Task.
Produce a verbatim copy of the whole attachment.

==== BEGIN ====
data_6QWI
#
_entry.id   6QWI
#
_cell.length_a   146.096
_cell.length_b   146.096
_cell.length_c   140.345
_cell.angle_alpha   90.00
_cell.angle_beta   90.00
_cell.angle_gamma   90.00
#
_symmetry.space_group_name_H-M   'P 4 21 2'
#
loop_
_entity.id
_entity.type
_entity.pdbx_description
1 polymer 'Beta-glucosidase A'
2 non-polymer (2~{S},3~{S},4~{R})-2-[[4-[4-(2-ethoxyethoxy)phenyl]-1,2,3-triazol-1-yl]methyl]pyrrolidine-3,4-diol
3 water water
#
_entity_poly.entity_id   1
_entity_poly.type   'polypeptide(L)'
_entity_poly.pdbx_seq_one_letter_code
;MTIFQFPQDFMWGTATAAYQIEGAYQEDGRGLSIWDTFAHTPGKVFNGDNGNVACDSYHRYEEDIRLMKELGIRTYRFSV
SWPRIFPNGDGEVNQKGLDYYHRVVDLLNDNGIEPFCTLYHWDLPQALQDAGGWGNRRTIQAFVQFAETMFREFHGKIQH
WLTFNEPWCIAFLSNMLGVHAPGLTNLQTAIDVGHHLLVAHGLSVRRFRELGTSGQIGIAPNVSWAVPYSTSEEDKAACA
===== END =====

data_6QWI
#
_entry.id   6QWI
#
_cell.length_a   146.096
_cell.length_b   146.096
_cell.length_c   140.345
_cell.angle_alpha   90.00
_cell.angle_beta   90.00
_cell.angle_gamma   90.00
#
_symmetry.space_group_name_H-M   'P 4 21 2'
#
loop_
_entity.id
_entity.type
_entity.pdbx_description
1 polymer 'Beta-glucosidase A'
2 non-polymer (2~{S},3~{S},4~{R})-2-[[4-[4-(2-ethoxyethoxy)phenyl]-1,2,3-triazol-1-yl]methyl]pyrrolidine-3,4-diol
3 water water
#
_entity_poly.entity_id   1
_entity_poly.type   'polypeptide(L)'
_entity_poly.pdbx_seq_one_letter_code
;MTIFQFPQDFMWGTATAAYQIEGAYQEDGRGLSIWDTFAHTPGKVFNGDNGNVACDSYHRYEEDIRLMKELGIRTYRFSV
SWPRIFPNGDGEVNQKGLDYYHRVVDLLNDNGIEPFCTLYHWDLPQALQDAGGWGNRRTIQAFVQFAETMFREFHGKIQH
WLTFNEPWCIAFLSNMLGVHAPGLTNLQTAIDVGHHLLVAHGLSVRRFRELGTSGQIGIAPNVSWAVPYSTSEEDKAACA